People always want to know “how much do you make as a flight attendant at Spirit?” That answer will vary from flight attendant to flight attendant. However, I hope to provide some insight to help anyone who is interested in the topic.
To give this article some credibility, most of this information is based on our most recent contract.
Additionally, I did some market research and asked my fellow colleagues from different bases (ranging from “super seniors” at 20+ years to newbie flight attendants who are barely a month in) about their pay to help get a better idea of what a flight attendant can make here at Spirit.
Flight attendants in general do not make a lot of money, but there are ways to maximize what you do make, plus the other perks that come with the job make it worth it.
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How Much Do Spirit Flight Attendants Make?
After their first year, flight attendants at Spirit Airlines start out making about $20,000-$25,000 annually depending on how much they work. They can make up to at least $50,000 by their sixth year. They have their fixed hourly pay rate, but they also have to add in all these other factors to determine what their check will be like (number of hours flown, how much a trip is worth, per diem from layovers, holiday pay, position, etc.).
My colleague was kind enough to share what he made annually after his first 3 years at Spirit.
He flew the minimum and didn’t really pick up any extra shifts.
After his first year, he made around $22,000.
The next year, about $31,000, and the year after that, $34,000.
Now, I know that may not seem like much, but keep in mind that his starting pay was much lower than what it is now. Also, there are other factors as mentioned earlier that play into your pay, but I’ll elaborate on those later.
⚠️ Your first year at Spirit will be the biggest transition financially. You may have to make a costly move to your base or maybe you’re taking a huge pay cut from your previous position. This isn’t your typical “clock in/clock out” hourly pay type of job.
What Hours Do Flight Attendants Get Paid For?
We clock in at least an hour before we even get on the plane, and you don’t start getting paid until the main boarding door closes.
So yes, that whole time from check-in to the gate, to doing your safety checks, to helping people find their seats and space for their bags – yeah, we’re not getting paid for any of that.
However, I digress.
This is supposed to be about what we do get paid for, not the contrary.
So let’s get into it, shall we?
Factors That Will Affect Your Salary
There is a vast array of things that can affect your salary. I won’t go too deep into the specifics, but I will do my best to touch on all of them.
How much a flight attendant can make depends on how much or how little you choose to work.
At its most basic state, Spirit flight attendants are paid depending on what type of “line” they receive.
A “line” is basically a full month’s schedule with pre-selected trips to work.
There are three types:
- Hard – A schedule made up of a mix of trips ranging from 1-4 days. A “set” schedule.
- Relief – A schedule made up of “leftover trips” aka trips that people have been taken off of due to various reasons. Given a couple of days after hard lines are awarded.
- Reserve – Not given trips in advance like the other 2 lines. Will have to wait for crew scheduling to assign one to you. In simplest terms, you will be on-call. Only given to reserve flight attendants.
Hard and relief lines can range from 72-87 hours.
Reserve is always a set minimum of 72 hours. At minimum, these are guaranteed hours that you can expect to be paid for. If you voluntarily drop any trips and go below 72 hours, you forfeit those hours and will not be paid for them.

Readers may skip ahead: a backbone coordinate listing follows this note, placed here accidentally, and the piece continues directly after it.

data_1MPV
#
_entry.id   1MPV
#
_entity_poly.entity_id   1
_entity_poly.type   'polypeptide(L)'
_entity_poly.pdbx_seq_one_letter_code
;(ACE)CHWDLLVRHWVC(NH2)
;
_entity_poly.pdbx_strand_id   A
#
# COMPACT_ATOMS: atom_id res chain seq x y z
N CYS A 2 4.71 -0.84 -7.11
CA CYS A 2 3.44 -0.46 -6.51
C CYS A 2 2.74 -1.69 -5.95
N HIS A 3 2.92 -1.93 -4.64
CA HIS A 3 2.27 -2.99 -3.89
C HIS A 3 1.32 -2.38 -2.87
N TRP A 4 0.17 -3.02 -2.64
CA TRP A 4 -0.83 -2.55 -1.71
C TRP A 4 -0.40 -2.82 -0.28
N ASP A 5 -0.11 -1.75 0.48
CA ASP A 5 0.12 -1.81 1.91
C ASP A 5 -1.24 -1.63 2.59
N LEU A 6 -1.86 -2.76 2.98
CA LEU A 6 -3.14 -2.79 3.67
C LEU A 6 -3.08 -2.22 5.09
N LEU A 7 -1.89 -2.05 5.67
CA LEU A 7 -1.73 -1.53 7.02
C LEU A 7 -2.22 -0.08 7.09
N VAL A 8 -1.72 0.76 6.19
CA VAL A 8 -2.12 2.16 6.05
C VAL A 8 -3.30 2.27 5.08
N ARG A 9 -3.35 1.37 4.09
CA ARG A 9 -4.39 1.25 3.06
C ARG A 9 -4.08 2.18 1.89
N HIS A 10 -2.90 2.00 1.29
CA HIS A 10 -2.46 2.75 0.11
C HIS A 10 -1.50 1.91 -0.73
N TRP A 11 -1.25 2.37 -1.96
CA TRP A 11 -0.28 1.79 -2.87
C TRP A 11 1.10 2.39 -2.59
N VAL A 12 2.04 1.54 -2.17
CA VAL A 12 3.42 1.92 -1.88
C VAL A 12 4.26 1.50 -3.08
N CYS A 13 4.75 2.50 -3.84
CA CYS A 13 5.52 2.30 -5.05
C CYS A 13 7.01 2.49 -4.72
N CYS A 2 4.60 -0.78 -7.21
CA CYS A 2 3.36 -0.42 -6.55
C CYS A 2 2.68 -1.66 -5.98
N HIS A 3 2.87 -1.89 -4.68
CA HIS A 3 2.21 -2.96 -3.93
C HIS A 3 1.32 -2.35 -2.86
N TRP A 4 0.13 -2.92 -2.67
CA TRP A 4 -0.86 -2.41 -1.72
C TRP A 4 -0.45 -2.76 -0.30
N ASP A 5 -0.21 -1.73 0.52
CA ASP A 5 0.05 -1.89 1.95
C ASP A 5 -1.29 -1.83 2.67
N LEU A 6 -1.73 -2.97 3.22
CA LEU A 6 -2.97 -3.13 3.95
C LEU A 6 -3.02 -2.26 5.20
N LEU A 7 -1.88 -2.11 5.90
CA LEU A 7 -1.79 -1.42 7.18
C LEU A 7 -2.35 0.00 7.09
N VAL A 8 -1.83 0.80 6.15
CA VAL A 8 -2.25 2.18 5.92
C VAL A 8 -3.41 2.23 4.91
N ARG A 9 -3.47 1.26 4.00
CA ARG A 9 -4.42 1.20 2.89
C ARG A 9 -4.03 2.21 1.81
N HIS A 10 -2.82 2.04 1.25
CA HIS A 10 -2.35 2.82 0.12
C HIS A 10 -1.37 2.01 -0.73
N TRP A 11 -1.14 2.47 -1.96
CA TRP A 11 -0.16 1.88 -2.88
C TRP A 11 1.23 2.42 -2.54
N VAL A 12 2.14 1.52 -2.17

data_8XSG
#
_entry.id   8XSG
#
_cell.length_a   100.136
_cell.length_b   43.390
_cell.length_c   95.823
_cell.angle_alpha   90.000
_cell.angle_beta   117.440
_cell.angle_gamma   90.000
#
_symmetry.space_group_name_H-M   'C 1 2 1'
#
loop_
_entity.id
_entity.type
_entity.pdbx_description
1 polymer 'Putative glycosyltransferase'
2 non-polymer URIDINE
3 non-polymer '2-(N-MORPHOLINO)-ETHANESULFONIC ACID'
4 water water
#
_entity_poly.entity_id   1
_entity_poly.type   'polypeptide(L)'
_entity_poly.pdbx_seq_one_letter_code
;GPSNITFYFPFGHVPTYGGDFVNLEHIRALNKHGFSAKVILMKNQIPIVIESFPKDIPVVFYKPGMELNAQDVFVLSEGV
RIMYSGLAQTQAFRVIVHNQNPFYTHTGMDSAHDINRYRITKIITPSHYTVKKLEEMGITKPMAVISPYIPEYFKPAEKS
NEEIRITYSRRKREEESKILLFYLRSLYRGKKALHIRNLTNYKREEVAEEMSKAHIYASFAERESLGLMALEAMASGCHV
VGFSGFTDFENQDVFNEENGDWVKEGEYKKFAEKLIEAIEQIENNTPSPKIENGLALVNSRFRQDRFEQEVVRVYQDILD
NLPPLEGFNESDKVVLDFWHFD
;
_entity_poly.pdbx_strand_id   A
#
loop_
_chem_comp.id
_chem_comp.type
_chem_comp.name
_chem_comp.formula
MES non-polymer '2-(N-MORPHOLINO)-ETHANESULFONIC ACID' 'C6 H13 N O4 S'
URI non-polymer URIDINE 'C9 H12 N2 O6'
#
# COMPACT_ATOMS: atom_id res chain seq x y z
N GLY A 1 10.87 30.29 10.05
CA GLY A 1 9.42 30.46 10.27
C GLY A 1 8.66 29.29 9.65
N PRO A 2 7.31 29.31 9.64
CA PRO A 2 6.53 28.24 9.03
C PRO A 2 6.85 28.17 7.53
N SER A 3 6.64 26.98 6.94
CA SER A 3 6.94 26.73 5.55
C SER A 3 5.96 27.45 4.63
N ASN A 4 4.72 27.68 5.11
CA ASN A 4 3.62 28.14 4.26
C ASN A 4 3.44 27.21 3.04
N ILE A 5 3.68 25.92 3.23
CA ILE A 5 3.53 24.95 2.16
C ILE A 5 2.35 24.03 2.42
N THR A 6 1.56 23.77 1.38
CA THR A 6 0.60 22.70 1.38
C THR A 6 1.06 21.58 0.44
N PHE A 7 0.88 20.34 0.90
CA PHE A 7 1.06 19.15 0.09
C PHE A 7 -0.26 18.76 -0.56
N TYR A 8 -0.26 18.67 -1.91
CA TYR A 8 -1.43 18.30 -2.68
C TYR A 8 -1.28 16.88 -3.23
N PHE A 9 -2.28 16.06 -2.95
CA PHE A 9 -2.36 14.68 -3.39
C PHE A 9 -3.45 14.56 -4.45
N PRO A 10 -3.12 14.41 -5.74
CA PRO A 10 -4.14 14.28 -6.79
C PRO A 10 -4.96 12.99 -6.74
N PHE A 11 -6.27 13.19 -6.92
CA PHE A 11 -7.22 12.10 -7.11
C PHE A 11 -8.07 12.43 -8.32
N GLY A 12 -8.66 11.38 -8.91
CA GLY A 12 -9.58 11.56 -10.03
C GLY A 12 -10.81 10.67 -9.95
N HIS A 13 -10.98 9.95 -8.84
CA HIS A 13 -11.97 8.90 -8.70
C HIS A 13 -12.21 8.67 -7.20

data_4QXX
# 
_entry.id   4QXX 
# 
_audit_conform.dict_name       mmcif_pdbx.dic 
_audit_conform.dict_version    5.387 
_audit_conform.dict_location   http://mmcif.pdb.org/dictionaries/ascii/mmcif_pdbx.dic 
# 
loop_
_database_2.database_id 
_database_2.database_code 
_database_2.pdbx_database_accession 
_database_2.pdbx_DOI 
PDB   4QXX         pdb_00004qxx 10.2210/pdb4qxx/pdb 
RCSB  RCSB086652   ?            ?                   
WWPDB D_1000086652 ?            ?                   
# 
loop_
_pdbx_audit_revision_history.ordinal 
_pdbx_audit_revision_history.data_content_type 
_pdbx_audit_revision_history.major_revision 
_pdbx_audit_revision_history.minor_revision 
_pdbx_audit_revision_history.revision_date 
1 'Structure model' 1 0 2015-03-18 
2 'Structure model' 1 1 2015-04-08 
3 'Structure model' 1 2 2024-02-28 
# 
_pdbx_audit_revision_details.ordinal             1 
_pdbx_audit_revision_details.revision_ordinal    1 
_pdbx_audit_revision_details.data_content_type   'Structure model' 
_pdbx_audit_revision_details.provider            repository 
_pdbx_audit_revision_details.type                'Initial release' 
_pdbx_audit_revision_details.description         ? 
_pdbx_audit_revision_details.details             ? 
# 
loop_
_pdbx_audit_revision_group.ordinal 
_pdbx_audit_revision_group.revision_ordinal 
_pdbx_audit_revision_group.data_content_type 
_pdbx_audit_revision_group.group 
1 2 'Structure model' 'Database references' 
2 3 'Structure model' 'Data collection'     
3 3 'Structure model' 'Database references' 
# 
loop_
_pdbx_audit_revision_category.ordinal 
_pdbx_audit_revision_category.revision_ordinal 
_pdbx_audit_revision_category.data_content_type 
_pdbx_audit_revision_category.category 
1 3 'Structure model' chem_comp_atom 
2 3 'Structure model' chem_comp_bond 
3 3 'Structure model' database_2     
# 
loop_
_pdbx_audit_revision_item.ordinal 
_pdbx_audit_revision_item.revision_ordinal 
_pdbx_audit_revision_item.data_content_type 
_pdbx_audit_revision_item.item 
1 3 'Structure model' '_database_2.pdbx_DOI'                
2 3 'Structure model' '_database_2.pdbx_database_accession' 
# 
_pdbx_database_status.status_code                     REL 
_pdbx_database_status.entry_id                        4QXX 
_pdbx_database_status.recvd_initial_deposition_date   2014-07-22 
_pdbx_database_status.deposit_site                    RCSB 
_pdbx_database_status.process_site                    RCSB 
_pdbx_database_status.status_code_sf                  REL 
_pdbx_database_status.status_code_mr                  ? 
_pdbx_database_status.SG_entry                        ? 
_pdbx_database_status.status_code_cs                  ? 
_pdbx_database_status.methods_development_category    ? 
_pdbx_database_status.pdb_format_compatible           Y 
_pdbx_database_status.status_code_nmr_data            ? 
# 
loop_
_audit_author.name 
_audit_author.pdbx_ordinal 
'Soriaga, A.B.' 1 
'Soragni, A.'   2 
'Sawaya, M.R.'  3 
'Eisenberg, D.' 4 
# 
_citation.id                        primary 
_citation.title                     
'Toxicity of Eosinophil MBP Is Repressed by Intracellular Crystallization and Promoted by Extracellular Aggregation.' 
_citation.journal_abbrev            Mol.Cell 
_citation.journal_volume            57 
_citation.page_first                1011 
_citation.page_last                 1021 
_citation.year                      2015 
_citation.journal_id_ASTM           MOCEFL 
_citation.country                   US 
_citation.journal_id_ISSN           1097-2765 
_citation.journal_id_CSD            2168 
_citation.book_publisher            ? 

Anything over 85 hours is considered overtime and you will get paid for each additional hour at the rate of 1.5 of your hourly rate.
This may go without saying, but just in case it isn’t clear, you only get paid for the trips you actually end up working.
Generally, the more hours you fly, the more you’ll be paid.
If you are awarded a hard or relief line, you have the freedom to completely manipulate your schedule.
Reserve lines don’t have as much flexibility.
Reserve lines have no preset trips because you would be “on-call”, and you are not able to pick up on those days.
As a result, you can only pick up additional trips on your off days as opposed to hard and relief lines which allow you to move trips around to minimize/maximize your hours.
We currently have a regulation in place where flight attendants can only “block” (meaning actually fly) up to 110 hours a month. Our system will deny anyone who tries to go over 110 hours.
Lines are given by each base based on seniority.
In the flight attendant world, seniority is the name of the game.
Seniority affects so many things:
- the trips you get
- your priority to choose your position
- and of course, your pay.
This isn’t a job where you can negotiate your pay or ask for a raise. There is no asking your boss if they have a moment to discuss why you deserve to be paid more.
Trust me, if that were an option, the pay rates would not be what they are. Flight attendants are notoriously underpaid.
The closest we get to negotiating better pay is whenever our contracts expire, and that can be years apart.
Luckily, Spirit is currently in negotiations, and our union is heavily advocating for better pay for our flight attendants.
Although we may not be able to ask for a raise, you may be relieved to find out that Spirit already gives all their flight attendants a raise every year on their anniversary.
Yup, that’s right. You don’t even have to ask for it. It happens automatically.
The raise can range from a few cents to a few dollars depending on what your seniority is.
Naturally, the longer you have been here, the more you will get paid.
There is a cap-out rate which is standard practice at all airlines.
Once you hit a certain year mark, you will hit the max amount you can be paid. At Spirit, the latest cap rate is $51.13 once you’ve actively been working here for at least 16 years.
Below is a diagram of the pay scale for Spirit flight attendants:
|Step||Hourly Rate (USD)|
|First 6 months||21.04|
|After 1 year||22.99|
|After 2 years||26.66|
|After 3 years||28.62|
|After 4 years||30.83|
|After 5 years||32.42|